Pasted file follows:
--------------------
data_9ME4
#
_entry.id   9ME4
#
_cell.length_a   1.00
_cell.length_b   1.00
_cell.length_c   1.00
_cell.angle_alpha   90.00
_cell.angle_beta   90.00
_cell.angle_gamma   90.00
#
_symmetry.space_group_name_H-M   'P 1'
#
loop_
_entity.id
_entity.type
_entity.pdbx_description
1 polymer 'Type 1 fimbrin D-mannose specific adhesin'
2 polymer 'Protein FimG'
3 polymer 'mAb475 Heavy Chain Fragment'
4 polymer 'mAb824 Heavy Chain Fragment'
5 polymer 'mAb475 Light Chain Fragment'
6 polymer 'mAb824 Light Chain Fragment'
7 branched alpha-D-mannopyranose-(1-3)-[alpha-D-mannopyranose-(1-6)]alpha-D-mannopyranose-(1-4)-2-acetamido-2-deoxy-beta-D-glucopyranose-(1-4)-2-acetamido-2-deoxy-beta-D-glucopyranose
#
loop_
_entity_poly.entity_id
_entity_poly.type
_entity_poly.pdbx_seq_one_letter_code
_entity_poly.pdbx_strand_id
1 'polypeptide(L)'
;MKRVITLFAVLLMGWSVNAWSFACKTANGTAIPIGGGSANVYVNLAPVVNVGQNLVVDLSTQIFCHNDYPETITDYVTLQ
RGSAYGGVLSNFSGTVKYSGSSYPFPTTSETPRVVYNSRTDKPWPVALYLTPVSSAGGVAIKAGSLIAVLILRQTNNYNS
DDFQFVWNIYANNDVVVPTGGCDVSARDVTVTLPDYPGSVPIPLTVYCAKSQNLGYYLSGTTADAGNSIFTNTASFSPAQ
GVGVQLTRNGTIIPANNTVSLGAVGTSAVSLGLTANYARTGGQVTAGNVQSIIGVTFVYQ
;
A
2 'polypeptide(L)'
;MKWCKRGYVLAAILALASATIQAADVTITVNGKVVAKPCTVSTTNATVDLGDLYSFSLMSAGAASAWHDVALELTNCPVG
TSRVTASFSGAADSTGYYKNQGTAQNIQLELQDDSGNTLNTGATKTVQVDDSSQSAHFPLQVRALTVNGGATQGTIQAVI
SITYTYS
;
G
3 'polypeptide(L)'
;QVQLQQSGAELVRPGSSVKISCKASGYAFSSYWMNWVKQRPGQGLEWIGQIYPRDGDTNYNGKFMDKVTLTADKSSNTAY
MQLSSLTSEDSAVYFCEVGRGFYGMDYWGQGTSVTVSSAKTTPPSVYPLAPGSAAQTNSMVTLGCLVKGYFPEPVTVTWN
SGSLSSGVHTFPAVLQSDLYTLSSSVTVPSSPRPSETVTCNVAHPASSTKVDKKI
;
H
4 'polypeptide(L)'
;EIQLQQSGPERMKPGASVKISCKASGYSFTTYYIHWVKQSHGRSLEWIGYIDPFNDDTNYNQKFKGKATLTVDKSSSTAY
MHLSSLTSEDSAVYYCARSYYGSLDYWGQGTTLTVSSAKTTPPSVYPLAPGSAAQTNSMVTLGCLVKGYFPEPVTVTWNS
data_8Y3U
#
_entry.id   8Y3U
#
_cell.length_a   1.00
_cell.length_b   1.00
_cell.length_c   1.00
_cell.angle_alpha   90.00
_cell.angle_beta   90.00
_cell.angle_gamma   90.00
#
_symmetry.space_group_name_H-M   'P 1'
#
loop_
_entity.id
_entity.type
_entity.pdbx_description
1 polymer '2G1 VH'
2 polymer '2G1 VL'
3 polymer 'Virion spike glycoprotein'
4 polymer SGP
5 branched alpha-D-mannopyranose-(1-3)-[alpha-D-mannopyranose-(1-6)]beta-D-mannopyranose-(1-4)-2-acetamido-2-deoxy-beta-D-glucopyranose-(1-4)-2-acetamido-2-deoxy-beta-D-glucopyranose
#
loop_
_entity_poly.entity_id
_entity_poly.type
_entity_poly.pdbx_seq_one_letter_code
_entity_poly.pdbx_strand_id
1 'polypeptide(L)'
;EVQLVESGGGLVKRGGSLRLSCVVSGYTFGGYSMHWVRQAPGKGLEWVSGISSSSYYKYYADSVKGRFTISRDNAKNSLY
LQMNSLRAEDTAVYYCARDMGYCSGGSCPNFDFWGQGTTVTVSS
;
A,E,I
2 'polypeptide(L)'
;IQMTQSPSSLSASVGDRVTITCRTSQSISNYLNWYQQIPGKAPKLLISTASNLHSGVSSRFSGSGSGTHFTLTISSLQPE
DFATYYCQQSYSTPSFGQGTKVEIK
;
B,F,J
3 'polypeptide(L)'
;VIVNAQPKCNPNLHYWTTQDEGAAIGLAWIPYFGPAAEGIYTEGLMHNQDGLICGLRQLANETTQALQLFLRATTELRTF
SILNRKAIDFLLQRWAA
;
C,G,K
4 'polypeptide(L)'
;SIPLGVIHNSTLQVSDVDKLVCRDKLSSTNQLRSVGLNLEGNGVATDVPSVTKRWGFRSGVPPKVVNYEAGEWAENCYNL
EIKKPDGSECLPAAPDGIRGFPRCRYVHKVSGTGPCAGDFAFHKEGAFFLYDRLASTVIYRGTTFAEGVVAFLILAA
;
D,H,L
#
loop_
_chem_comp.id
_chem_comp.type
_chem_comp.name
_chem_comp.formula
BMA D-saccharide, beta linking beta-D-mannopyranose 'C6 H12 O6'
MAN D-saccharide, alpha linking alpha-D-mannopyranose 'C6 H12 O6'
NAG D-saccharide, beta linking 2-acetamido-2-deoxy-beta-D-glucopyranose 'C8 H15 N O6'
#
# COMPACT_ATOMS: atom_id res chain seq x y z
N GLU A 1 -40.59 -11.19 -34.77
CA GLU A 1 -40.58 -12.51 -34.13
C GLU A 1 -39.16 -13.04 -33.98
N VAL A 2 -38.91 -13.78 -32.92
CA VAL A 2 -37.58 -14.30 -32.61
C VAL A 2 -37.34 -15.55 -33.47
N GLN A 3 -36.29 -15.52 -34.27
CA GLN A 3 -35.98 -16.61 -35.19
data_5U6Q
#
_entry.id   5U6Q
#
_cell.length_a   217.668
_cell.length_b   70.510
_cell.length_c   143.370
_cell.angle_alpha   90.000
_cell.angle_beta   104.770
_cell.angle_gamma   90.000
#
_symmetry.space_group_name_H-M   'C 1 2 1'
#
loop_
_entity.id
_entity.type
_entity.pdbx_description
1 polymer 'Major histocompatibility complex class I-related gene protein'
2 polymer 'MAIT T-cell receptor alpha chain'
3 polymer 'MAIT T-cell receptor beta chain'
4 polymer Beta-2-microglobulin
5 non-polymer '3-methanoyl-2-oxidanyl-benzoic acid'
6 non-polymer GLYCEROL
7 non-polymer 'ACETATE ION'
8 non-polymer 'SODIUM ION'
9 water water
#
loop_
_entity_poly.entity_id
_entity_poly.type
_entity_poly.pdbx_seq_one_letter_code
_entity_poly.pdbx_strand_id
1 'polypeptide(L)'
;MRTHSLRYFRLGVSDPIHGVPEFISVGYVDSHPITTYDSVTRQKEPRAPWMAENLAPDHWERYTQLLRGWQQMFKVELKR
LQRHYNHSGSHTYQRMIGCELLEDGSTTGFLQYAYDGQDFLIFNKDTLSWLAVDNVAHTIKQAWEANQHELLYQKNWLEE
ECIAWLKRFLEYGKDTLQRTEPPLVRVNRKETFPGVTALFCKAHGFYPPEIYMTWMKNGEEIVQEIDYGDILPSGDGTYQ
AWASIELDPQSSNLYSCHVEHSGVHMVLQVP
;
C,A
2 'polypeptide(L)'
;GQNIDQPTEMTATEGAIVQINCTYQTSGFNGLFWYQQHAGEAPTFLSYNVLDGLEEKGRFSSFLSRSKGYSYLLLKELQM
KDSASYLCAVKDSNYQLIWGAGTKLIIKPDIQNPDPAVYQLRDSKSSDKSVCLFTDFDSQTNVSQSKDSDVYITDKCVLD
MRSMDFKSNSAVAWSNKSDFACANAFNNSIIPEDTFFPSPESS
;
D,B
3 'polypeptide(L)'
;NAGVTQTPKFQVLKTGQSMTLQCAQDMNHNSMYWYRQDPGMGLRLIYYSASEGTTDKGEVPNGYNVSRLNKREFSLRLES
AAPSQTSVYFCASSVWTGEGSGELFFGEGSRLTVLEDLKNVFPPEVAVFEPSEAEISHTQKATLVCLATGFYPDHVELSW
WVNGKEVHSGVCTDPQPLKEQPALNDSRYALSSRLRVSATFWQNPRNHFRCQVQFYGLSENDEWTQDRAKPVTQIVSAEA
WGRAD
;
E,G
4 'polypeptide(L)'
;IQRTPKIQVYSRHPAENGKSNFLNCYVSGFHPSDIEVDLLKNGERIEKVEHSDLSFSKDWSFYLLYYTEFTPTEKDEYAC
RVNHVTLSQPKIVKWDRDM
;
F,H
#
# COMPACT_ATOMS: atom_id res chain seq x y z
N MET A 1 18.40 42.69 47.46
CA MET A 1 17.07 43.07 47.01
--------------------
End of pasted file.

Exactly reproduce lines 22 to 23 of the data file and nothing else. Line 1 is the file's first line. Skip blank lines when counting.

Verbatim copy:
5 polymer 'mAb475 Light Chain Fragment'
6 polymer 'mAb824 Light Chain Fragment'